Preset Patch - Free Patches, Sound Design Community

Recursive Envelope Modulation on Synthesizers

Advanced Sound Design: Recursive modulation of envelope contours

Recursive Modulation is a topic that is often misunderstood, or just goes over the heads of many synthesists.   Even sound designers with years of experience often have trouble achieving intended results with recursive modulation.    

Envelopes are the primary modulation source that shape the sounds we make.   Generally, one envelope controls the filter contour and one controls the amp volume contour.   The adjustment of just a few ADSR settings in the envelopes can quickly turn a Hard Lead sound into a Slow Pad, into a Pluck, or into a Brass or String type of sound.   Envelopes are really at the heart of sound design.   Recursive modulation of envelopes allows you to reshape the contour of a given envelope stage (ie:  Attack, Decay, Release)  It has a lot of "moving parts" which makes it hard to grasp and master, but it is an important tool to have in your bag for more advanced sound design.  

Here we're going to focus on Recursive Modulation of the Attack Stage of an envelope, and specifically with the Sequential Pro 3 synthesizer.  These same concepts will apply to all synthesizers where you can route an envelope to another envelope stage.   Other synthesizers may require slight variations to the values to get the same results, but in general, this guide should be applicable to most synths. 


Natural Envelope Contour
The first thing to acknowledge is the natural shape of the Attack Stage for your synth.   To the right is an example of the natural attack contour without any modulation on the Pro 3.   In this case, we have the attack set to a value of 20, which comes out to about 90 milliseconds total in the attack stage.   Notice the orange line that is drawn over the image.   This is the natural shape / contour of the attack stage for the Pro 3.   Most synthesizers have similar shapes like this where the envelope eases in, accelerates, then eases out.   We can describe this shape as "moderately snappy", or convex in shape.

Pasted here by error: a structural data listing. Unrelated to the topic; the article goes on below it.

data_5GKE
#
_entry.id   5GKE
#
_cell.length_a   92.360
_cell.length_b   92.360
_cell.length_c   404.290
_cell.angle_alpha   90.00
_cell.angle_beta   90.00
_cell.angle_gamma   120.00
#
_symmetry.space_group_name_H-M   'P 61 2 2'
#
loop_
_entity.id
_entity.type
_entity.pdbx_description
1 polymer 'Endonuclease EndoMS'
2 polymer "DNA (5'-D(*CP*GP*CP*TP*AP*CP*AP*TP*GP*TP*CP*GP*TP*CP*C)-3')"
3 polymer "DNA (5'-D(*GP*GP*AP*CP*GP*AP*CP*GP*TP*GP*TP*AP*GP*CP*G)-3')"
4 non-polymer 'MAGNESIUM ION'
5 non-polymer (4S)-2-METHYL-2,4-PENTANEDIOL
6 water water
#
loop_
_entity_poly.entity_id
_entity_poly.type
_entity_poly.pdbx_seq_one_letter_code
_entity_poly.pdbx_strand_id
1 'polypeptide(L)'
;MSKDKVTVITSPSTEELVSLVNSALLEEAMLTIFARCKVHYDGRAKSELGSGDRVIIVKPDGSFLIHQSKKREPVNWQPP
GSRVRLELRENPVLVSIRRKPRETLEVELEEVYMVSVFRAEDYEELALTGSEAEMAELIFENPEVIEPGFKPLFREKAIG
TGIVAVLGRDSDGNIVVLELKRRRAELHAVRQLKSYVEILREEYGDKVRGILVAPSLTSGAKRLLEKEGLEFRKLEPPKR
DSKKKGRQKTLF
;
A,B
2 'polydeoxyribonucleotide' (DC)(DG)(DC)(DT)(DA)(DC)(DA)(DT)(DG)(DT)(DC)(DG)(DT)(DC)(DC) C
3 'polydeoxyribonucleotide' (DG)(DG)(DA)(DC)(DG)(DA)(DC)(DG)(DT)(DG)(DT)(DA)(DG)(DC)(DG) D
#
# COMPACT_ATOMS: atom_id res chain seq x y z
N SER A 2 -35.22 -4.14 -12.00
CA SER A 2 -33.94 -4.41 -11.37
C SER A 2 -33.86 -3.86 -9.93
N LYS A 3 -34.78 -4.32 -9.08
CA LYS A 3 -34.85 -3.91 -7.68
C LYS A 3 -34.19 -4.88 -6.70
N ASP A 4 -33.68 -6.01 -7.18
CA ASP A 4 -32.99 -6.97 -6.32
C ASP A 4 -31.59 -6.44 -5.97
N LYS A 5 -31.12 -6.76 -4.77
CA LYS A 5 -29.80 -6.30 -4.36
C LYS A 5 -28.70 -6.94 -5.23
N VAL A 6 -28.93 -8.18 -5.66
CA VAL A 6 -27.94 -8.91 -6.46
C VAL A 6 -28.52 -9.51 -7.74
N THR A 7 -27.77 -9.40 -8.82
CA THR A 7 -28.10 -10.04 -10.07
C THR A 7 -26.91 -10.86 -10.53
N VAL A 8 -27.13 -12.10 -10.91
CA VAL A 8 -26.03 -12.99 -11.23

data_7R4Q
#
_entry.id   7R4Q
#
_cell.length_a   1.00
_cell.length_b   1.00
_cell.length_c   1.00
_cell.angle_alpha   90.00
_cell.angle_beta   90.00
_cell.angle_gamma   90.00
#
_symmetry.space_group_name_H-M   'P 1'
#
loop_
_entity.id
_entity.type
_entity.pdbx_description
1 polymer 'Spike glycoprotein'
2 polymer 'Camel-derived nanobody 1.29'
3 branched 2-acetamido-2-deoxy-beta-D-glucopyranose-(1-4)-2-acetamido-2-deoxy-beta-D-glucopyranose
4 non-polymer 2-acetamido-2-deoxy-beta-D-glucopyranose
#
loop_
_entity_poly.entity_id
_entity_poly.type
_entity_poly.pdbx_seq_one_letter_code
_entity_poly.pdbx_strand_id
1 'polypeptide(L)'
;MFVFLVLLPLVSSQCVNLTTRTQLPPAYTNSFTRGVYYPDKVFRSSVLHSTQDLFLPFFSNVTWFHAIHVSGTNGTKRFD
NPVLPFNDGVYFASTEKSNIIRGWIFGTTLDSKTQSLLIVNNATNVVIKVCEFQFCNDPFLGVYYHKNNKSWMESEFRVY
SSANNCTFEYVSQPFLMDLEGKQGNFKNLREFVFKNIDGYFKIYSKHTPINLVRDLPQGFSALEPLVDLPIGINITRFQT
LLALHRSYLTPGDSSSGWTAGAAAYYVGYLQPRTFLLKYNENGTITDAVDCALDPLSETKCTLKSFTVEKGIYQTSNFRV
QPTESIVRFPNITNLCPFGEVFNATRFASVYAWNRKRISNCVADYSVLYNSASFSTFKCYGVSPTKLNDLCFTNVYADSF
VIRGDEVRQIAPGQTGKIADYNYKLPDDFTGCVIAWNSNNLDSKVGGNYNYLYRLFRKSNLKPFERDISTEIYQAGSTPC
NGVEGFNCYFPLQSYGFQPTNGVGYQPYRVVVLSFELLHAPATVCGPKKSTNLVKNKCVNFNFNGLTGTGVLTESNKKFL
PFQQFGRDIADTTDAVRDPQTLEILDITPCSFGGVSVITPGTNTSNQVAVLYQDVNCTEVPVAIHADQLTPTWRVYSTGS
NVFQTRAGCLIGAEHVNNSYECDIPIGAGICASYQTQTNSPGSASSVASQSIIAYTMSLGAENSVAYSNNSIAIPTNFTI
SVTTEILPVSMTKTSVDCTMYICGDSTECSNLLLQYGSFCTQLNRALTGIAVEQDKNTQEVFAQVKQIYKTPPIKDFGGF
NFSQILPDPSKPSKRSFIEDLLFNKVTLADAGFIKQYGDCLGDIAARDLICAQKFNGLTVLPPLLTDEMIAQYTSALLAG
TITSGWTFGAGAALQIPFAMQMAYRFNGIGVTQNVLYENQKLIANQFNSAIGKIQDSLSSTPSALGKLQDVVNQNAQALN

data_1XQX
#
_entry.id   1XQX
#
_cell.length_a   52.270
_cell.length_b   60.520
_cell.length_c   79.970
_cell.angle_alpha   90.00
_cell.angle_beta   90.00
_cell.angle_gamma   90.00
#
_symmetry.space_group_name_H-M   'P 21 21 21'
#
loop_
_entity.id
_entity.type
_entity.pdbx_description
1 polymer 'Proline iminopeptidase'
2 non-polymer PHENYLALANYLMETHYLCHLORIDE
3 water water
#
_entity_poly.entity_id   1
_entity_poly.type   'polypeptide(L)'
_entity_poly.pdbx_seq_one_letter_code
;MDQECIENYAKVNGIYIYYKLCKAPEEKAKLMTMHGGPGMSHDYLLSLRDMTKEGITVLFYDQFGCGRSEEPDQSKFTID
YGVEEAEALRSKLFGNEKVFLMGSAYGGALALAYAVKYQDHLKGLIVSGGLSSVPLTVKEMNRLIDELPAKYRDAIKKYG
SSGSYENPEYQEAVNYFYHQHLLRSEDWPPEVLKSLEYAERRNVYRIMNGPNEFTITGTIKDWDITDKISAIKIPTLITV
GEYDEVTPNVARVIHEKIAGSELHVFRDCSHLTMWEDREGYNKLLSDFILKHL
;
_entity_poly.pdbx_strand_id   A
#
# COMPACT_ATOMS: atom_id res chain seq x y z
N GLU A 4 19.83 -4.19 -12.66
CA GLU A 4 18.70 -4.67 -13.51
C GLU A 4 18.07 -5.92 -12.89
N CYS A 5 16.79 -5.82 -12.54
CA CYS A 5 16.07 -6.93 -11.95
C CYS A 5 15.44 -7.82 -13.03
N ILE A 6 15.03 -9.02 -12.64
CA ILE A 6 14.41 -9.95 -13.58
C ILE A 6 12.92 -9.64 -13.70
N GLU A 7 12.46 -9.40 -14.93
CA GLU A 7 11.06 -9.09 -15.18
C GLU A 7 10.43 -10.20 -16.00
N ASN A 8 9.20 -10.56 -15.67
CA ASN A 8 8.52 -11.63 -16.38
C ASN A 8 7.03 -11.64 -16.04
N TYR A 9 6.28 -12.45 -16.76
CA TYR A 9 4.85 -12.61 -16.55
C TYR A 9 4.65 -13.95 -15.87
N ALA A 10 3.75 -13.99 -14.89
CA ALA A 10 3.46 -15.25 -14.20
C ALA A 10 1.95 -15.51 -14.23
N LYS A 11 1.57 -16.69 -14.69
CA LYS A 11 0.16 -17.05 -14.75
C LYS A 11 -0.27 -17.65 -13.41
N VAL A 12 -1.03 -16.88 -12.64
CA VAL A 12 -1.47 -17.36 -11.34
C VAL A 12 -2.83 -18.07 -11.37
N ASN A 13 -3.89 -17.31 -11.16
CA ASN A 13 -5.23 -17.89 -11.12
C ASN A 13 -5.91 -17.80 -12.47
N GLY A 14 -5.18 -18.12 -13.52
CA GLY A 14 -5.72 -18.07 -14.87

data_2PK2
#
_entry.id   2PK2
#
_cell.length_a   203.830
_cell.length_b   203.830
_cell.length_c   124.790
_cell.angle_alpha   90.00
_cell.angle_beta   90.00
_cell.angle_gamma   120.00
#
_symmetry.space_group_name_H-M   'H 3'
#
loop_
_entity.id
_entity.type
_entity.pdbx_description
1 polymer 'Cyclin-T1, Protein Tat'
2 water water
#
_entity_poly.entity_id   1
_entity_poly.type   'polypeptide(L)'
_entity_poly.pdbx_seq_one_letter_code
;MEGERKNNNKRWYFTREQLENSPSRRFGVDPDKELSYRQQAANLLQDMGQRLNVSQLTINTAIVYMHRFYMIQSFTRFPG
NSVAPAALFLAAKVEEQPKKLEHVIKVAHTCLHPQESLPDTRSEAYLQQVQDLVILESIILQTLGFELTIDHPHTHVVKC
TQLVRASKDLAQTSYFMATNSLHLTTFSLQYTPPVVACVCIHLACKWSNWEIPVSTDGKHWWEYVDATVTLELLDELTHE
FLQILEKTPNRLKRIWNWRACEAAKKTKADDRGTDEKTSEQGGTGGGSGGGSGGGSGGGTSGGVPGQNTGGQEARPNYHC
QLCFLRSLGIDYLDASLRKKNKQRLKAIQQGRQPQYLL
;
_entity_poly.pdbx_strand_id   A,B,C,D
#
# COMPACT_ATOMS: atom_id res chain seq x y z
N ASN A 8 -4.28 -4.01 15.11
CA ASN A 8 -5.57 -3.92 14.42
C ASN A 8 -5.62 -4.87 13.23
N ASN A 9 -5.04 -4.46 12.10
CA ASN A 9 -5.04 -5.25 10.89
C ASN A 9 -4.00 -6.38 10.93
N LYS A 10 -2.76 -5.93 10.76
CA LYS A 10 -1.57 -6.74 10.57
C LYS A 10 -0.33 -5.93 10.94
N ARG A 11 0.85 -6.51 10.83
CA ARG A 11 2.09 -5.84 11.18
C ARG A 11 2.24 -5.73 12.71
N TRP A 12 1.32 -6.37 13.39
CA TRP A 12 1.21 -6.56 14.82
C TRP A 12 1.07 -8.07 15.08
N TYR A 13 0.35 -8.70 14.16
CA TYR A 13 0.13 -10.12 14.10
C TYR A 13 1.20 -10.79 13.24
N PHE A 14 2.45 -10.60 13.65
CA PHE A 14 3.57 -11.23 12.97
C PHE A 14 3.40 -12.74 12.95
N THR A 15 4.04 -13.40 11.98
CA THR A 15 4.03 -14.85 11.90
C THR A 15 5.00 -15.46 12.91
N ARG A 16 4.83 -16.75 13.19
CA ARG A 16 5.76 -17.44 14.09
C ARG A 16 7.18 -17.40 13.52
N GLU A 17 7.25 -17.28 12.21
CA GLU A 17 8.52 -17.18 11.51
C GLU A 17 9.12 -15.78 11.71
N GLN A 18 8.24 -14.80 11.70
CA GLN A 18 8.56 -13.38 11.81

Now, imagine that we want to alter the contour of the envelope to make it even more snappy - with a sharper attack and quicker acceleration from the beginning.   This is a common goal for synth designers, when modeling percussive type of tones or trying to match specific envelope performance from other classic synthesizers.    One approach is just to lessen the attack time - however in this case you will still get roughly the same contour of the envelope, just over a shorter period of time.   The downside is that the decay stage starts immediately upon completion of the Attack Stage in most instruments (unless you have extremely rare envelopes with a hold stage between attack and decay).    So if your goal is to just have a snappier attack, but still the same relative duration of the attack stage, this is where recursive modulation can be useful.  


Use Case #1:

Using Recursive Envelope Modulation Get a Snappier Envelope
To the right you will see an example of a snappier envelope.   The red line shows new contour we're going for, and the orange line is the reference of the shape in the natural state of things.   

We're using an auxiliary envelope (Aux 1) in this case to dynamically adjust the attack speed of the envelope, while its accelerating.    This is where the multiple moving parts issue comes into play.   Since we're changing the attack speed, we're also changing the overall duration of the attack, so we need to compensate for that.   

1. Reduce the Attack Speed of the Amp Envelope from 20 down to 10, so that it is generally a quicker envelope attack stage.   By itself, this would just result in a quicker attack stage that ends much sooner.  

2. Set the Aux Envelope to Modulate the Amp Env Attack Stage, so that as the Amp Envelope progresses on its quicker attack path, it starts to decelerate, causing a quick/snappy transient attack period, with deceleration to ease out the remainder of the attack stage.